Assumption 5. For any and , is upper bounded by a constant measurement missing rate bound ; that is, , where .

Assumption 6. and , for all .

The filtering problem to be addressed in this paper is expressed as follows.

Problem HFBMM ( Filtering with Bounded Measurement Missing). For the filtering problem in Figure 1 and a given system (1), determine the matrices , , and in filter (2), such that the system (5) with is exponentially stable, and the estimation error satisfies a prescribed performance level (i.e., ) under zero initial conditions (i.e., ) for all admissible bounded measurement missing.

3. Filtering Analysis

An performance condition for the filtering error system (5) is presented in the following theorem.

Theorem 7. For given scalars and satisfying , if there exist matrices , , and a scalar , such that the following inequalities hold: then system (5) is exponentially stable with decay rate and achieves a prescribed performance level , where is the measurement missing rate bound.

Proof. Choose the Lyapunov function and define . For , it follows from (5) and (10) that where . For any given integer , let , denotes the switching instants of the switching signal on the interval . Then, we have by (11) that It follows from (12) and (13) that where First, we consider the exponential stability of system (5) for . It follows from (8), (14), , and that It is reasonable in practice that the time horizon is larger than . So, it can be further obtained from (16) by assumption 1 that which yields , where and . and represent the maximum and the minimum eigenvalues of the matrix , respectively. On the other hand, and guarantee that . Thus, it is concluded by Definition 4 that system (5) is exponentially stable with decay rate .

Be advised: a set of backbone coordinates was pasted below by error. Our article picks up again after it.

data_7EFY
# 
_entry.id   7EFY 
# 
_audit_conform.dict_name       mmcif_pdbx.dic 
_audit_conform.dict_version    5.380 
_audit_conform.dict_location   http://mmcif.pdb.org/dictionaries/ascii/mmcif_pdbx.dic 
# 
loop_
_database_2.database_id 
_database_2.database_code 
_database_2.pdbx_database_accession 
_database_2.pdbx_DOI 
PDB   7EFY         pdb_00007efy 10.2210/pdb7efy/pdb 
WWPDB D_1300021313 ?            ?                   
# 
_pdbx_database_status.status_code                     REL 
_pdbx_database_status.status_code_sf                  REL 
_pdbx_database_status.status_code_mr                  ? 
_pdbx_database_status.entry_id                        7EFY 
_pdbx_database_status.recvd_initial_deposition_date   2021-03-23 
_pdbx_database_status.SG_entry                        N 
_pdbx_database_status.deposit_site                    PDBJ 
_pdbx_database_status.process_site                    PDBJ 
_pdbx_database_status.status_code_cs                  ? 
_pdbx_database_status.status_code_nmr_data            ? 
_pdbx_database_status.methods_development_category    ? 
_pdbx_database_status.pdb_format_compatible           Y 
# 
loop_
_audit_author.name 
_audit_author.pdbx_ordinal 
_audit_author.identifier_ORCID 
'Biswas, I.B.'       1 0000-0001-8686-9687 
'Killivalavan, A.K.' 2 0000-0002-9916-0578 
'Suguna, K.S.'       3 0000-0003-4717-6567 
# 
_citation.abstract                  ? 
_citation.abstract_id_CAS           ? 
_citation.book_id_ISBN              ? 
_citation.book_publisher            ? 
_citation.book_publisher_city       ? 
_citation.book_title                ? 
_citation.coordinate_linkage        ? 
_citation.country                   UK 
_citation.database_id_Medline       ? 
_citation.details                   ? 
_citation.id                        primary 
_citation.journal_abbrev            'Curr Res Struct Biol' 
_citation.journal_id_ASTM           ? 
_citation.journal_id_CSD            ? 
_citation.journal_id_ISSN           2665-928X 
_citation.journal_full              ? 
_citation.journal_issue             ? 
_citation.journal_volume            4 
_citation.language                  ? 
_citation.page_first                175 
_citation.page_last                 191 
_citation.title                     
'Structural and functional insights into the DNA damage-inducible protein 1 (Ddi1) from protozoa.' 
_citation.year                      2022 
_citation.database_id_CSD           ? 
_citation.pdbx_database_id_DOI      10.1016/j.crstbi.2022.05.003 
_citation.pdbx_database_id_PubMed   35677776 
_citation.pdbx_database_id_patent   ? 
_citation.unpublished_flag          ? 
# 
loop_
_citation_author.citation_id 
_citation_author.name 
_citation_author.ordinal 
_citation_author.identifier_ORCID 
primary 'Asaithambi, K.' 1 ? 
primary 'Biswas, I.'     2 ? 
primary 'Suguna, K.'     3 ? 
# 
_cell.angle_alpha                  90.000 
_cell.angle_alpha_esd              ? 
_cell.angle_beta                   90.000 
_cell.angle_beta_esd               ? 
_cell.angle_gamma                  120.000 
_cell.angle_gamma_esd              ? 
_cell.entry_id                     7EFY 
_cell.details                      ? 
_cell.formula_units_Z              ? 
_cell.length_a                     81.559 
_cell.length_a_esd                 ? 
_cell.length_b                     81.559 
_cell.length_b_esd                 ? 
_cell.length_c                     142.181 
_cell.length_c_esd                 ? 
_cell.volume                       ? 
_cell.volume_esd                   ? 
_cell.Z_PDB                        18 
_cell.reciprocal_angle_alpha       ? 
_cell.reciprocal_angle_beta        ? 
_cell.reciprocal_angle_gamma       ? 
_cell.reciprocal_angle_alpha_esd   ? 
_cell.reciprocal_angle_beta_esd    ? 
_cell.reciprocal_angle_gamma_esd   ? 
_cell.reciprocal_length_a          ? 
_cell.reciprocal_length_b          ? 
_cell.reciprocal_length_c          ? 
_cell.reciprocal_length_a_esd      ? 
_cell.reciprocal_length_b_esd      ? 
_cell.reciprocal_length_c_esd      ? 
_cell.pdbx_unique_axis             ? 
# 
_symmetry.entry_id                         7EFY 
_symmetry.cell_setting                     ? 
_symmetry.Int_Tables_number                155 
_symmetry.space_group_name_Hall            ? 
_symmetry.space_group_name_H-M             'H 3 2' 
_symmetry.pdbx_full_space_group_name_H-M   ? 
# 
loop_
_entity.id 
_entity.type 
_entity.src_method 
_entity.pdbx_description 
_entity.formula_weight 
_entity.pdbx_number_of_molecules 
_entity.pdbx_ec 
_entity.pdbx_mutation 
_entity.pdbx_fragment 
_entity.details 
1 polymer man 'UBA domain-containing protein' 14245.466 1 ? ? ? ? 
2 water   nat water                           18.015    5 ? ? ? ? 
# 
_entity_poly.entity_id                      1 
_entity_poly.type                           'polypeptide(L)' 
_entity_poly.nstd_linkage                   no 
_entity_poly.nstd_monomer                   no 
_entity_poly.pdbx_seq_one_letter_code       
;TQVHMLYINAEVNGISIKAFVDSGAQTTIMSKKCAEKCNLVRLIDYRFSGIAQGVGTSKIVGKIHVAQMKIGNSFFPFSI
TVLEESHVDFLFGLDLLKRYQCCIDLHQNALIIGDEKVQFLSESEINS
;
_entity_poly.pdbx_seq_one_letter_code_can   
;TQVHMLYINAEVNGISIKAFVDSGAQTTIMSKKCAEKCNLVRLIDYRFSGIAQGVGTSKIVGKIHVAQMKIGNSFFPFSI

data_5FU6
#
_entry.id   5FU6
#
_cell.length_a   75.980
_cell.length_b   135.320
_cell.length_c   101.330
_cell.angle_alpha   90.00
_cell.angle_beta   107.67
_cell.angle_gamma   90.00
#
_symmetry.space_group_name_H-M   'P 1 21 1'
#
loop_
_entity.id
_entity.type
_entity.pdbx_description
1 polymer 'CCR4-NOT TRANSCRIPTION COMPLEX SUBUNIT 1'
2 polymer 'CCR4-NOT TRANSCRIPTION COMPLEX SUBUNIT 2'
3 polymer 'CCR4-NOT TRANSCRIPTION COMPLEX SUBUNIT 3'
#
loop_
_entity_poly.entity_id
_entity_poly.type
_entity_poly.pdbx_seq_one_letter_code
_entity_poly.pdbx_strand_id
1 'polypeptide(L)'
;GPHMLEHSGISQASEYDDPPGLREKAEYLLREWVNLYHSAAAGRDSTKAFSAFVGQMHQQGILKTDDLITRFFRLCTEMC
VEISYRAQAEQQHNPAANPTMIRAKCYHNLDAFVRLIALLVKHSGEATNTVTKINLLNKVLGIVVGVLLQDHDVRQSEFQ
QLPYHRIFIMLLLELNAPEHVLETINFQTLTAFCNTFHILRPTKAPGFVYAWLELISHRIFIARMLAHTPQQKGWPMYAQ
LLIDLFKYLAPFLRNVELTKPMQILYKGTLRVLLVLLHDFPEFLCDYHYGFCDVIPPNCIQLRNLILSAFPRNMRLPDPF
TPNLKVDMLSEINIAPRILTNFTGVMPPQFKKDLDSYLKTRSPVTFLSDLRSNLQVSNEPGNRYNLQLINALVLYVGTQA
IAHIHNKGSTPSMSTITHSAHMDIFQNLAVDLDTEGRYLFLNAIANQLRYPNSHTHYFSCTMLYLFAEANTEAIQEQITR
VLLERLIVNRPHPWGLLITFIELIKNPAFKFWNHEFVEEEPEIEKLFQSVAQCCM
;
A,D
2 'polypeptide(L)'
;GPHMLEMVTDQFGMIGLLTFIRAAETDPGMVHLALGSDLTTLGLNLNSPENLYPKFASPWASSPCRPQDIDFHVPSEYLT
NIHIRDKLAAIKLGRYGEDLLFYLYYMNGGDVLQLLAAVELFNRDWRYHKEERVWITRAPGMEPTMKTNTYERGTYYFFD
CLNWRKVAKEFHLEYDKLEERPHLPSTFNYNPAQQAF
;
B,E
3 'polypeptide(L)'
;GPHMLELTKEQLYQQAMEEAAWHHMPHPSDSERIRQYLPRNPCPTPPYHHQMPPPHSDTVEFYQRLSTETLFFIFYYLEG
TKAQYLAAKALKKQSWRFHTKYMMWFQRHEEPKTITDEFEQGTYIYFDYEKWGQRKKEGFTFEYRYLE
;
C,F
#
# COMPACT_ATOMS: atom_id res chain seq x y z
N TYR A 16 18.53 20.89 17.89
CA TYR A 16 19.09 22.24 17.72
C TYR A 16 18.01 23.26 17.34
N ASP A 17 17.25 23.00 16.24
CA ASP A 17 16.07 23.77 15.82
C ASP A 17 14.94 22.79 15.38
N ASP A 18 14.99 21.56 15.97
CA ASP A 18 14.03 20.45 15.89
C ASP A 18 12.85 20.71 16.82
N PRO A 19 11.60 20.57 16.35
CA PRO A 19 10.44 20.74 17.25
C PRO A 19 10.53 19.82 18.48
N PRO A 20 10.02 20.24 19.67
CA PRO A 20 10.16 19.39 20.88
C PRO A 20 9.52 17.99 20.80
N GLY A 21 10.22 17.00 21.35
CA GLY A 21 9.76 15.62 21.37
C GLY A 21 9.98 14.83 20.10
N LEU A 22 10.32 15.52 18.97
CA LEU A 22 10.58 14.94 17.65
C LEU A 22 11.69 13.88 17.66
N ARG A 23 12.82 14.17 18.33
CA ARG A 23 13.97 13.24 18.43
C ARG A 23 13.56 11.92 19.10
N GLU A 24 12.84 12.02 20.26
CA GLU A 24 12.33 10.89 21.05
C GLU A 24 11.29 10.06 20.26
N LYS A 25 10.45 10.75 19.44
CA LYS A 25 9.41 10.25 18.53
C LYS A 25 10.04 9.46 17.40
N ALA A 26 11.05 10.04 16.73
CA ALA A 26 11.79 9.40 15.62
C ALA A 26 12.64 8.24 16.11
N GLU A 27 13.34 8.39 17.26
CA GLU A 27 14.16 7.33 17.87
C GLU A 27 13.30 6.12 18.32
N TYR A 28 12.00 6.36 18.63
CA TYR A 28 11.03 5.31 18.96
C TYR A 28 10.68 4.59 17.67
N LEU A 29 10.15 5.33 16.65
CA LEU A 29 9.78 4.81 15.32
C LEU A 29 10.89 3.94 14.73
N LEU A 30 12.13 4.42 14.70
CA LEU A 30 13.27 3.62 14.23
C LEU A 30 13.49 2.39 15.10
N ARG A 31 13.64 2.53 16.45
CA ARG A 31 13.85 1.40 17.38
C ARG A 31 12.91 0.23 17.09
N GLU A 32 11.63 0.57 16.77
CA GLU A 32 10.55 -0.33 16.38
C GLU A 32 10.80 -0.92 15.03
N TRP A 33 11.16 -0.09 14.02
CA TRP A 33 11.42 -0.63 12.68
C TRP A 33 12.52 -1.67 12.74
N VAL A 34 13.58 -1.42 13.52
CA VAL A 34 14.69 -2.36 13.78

Next, to prove the performance, we consider . Then, under zero initial condition, we have, by (14) and the fact that , that , and thus It follows from Definition 1 that , which leads to We have by (18) and (19) that Summing both sides of (20) from to and changing the order of the summation, taking (9) into account, we obtain It follows from (21) that , which implies that the filtering error system (5) achieves the performance level . The proof is completed.

Remark 8. Theorem 7 establishes the quantitative relations among the filtering performance level, the measurement missing rate bound, and the maximal number of consecutive measurement missing. Specifically, the filtering performance level is given as a monotonic increasing function of both the measurement missing rate bound and the maximal number of consecutive measurement missing , which implies that some smaller measurement missing rate and maximal number of consecutive measurement missing lead to a better filtering performance.

Remark 9. It is obtained from (12) that It follows from (22) that for , which implies that the subsystem () is exponentially stable with decay rate . On the other hand, we have by (22) that under zero initial condition. Summing both sides of (23) from to , we obtain , which yields . It implies that the subsystem achieves the performance level . In summary, if (10) is true for , then the subsystem is exponentially stable with decay rate and achieves the performance level . Note that if there is no measurement missing, then resides in , and we have , and . In this case, and in Theorem 7 are, respectively, reduced to and , which are just the decay rate and the performance level of , respectively. So, Theorem 7 theoretically reveals that measurement missing degrades the filtering performance and presents the quantitative result about the effect of the measurement missing on the filtering performance.